Delivery robots have been spotted forming an orderly queue to use a pedestrian crossing – asking a passer-by to press the button for them.
Photos showed The Starship Technologies food delivery robots patiently waiting to cross the road as part of their new trial in Cambridge this month.
Cyclist Naomi Davies saw the group of robots on the sidewalk and said they waited three light changes before one crossed the road.
While they were waiting in line, one of the robots asked a woman to press the button for them. Starship said the robots weren’t “shy,” so they liked to ask strangers for help when they needed it.
Naomi Davies was cycling home when she came across seven (five photos) delivery robots in an orderly line waiting to cross the street. The robots waited for three light changes before one was brave enough to cross. One of the robots even asked a passer-by to press the button for them
Ms Davies, who took the photos, said there were seven robots in all, two out of frame.
The machines look like little white plastic boxes on six wheels, outfitted with a bright orange flag that lights up at night so motorists and pedestrians can see them as they drive around.
She told the BBC: “I thought the first one would go when the lights changed, but it just started maneuvering and shuffled around a bit and then stopped.
Starship Technologies’ robots are currently being used in Cambridge as part of a journey between Cambridgeshire County Council and the Co-op to deliver groceries to the city’s 12,000 residents
‘At one point a dog came by and a robot, as it were, swung around the dog and then seemed to get stuck.
“One of the robots asked a lady to press the button – I think she was quite surprised that a robot spoke to her.”
The cyclist waited Tuesday night for a robot to cross Coleridge Road and Davy Road, but didn’t know how long the others took because it was cold and she wanted to get home.
The photo of the robots sparked a lot of comments on Facebook, with most people wondering how the crouching robots are supposed to get to the button.
One said, “I almost felt the need to get out of my car to activate the traffic lights. Somehow they look so sad waiting on the curb.”
Another asked, “How do they activate the traffic lights?”
Since the start of the trial, sightings of the small machines have become more frequent, amusing locals with their queuing system.
This isn’t the first trial of the Starship robot delivery service. During the pandemic, the robots in Milton Keynes were used to deliver food to people during the coronavirus lockdown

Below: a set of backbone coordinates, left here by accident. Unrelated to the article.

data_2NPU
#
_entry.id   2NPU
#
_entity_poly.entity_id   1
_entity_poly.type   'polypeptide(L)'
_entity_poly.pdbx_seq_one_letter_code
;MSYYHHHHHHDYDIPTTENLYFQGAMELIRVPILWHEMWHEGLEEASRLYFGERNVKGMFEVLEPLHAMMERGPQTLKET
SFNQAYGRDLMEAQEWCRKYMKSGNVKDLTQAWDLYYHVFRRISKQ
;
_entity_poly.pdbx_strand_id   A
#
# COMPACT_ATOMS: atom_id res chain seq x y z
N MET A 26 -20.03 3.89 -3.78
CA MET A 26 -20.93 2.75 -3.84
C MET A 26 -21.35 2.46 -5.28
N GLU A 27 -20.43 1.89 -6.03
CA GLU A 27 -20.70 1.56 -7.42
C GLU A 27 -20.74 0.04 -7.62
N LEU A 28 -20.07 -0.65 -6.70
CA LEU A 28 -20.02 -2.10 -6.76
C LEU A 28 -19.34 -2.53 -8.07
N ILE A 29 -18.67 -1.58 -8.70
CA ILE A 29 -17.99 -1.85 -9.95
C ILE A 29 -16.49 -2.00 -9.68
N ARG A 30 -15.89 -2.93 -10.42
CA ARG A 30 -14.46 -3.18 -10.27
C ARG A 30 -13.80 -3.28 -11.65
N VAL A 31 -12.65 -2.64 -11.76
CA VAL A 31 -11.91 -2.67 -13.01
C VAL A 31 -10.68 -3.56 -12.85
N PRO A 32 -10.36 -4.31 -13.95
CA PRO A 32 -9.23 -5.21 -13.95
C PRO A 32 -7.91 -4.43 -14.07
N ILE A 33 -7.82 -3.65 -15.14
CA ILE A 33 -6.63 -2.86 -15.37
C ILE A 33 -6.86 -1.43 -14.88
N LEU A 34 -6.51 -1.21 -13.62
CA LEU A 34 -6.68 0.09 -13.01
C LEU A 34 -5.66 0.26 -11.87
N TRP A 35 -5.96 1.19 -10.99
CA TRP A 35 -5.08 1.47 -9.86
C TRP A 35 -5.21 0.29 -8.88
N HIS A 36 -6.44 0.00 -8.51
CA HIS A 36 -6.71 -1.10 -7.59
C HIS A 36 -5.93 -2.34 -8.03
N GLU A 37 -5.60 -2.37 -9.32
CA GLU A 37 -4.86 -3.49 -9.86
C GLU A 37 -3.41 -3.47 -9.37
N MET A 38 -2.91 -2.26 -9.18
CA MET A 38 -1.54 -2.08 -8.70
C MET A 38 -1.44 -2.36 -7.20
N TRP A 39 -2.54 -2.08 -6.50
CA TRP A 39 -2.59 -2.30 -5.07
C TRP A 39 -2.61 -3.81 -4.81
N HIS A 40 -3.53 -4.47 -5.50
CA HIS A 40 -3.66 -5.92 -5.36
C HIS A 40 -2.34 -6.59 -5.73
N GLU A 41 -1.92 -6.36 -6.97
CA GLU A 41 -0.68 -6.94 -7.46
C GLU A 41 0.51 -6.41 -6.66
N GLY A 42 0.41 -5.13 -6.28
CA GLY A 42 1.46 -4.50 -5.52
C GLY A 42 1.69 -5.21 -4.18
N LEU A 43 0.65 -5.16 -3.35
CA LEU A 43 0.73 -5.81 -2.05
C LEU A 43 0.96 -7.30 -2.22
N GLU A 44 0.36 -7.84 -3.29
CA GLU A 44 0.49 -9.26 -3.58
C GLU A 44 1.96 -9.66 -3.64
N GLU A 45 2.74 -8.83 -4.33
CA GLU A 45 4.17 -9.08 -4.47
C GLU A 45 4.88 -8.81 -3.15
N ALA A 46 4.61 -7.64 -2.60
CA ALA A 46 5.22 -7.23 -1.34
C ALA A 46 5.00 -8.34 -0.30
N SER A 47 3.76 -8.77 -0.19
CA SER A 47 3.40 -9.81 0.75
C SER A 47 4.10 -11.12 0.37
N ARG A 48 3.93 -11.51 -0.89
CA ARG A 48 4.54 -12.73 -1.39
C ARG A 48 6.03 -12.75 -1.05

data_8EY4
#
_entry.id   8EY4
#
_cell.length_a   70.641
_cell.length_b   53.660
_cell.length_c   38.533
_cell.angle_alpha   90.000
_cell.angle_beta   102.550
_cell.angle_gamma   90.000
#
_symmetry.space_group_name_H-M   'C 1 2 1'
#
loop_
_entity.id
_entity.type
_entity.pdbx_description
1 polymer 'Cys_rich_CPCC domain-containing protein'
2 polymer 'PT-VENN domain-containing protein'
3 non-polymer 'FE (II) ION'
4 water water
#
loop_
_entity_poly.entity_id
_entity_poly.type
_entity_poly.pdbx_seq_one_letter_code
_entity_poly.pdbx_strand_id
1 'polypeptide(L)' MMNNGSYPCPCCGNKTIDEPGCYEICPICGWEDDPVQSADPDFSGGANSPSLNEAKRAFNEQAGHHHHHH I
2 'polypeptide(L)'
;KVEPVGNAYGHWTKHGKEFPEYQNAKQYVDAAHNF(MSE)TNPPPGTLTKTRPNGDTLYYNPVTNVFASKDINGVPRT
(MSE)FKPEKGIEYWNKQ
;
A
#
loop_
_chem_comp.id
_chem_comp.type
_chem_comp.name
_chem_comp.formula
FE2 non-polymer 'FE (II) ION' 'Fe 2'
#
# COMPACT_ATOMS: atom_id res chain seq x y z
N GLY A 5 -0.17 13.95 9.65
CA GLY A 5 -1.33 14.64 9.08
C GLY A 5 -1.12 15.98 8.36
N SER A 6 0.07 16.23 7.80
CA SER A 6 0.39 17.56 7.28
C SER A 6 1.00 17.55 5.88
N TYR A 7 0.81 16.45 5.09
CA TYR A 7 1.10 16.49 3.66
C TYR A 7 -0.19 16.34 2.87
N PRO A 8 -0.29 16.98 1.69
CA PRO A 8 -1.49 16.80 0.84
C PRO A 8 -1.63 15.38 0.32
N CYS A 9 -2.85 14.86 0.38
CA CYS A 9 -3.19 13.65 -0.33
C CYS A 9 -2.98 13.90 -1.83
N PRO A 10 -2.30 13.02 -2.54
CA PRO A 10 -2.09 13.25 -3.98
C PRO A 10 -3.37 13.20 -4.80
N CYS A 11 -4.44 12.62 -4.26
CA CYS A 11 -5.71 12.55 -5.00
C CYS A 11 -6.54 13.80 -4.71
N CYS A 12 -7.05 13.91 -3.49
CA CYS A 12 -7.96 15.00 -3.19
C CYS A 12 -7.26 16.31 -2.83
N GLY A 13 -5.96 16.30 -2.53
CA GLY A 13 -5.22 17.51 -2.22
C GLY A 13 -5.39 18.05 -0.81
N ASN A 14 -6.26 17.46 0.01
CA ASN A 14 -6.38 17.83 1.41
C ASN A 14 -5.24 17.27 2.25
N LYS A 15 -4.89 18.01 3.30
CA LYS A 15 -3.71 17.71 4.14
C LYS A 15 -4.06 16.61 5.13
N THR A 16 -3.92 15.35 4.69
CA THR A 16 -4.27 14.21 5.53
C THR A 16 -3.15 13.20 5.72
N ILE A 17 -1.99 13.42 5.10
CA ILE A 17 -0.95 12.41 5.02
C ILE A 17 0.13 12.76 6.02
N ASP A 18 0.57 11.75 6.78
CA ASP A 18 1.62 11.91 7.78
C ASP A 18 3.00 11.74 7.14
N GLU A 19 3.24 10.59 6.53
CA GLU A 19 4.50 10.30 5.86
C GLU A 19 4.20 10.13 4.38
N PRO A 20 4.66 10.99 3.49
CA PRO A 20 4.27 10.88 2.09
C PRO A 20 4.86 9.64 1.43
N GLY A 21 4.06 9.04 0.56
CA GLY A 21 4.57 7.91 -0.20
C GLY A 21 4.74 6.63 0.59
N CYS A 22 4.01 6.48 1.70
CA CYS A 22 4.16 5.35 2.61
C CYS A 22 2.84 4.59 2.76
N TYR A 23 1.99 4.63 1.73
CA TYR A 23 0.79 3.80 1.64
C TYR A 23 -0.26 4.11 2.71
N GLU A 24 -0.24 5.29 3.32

One person claimed, “I saw one of these driving up our road this Saturday afternoon. A family had ordered a birthday cake for the father and when the lid opened the lights came on and he played Happy Birthday to him.”
Another added: ‘They live in a unit behind the Vue Cinema area, every night they take themselves home in a precession. pretty funny to watch. I wonder if this was them who started their day.’
Others said the robots were “cute” and that locals in Cambridge resisted the temptation to “peek at them with their eyes.”
The squat machines ride on sidewalks and can reach speeds of 4 mph. They are rain and snow resistant
Even the animals don’t seem to be afraid of it. One woman said, “My dog loves them, he thinks they’re dogs in disguise.”
The trial is currently taking place in partnership with Cambridgeshire County Council and the Co-op, with 12,000 residents in 5,000 homes receiving deliveries from their local shop.
They have previously been rolled out on the streets of Cambourne, Milton Keynes, Northampton and Bedford.
During the coronavirus lockdown, the popularity of the knee-high robots in Milton Keynes soared. The robots even delivered free food to NHS workers.
The trial will also cover parts of Leeds, with 20,000 residents of Adel and Tinshill able to order their groceries from nearby Co-op stores.
WHAT ARE STARSHIP TECHNOLOGIES’ DELIVERY ROBOTS?
The London-based company was founded in 2014 by Skype’s Ahti Heinla and Janus Friis.
The slow-moving delivery bots have already been trialled around the world, including in Hamburg, Washington and here in the UK to deliver everything from groceries to takeaway pizza.
They have covered over 100,000 miles in test mode in over 100 cities in 20 different countries.
Unlike robots designed to resemble humans, Starship’s bot is purely functional with a large compartment to hold supplies, the size of two shopping bags.
Each six-wheeled ‘ground drone’ is fully self-propelled.
Employees can drop a pin on a map (like Uber) to show their location and then select which food to order.
Each vehicle is 55 cm high and 70 cm long.
It has a secure compartment where packages with a maximum weight of 10 kg (22 pounds) can be carried, accessible to consumers via a link generated by a smartphone app.
They have six wheels and can reach speeds of up to 4 mph (6.4 kph) per hour.
They mainly drive on sidewalks, can climb curbs and work in rain and snow.
The company has already completed trials in a number of cities in England, including Cambourne, Milton Keynes, Northampton and Bedford.
A Starship Technologies spokesperson said: “The robots make more than 140,000 crosswalks around the world every day, almost every three seconds, using a combination of sensors, artificial intelligence and machine learning to navigate safely.
“Most of these crossings are done autonomously, but in the rare cases where assistance is needed, the robots can be tracked remotely.
It’s also true that every now and then the robots aren’t shy about asking a friendly resident for help if they can’t quite reach the button, especially in a new area they’ve recently mapped.
‘Although in some locations around the world the robots can now automatically ‘talk’ to the traffic light, eliminating the need to press the button. But they also like waiting in line – they’re in England after all.’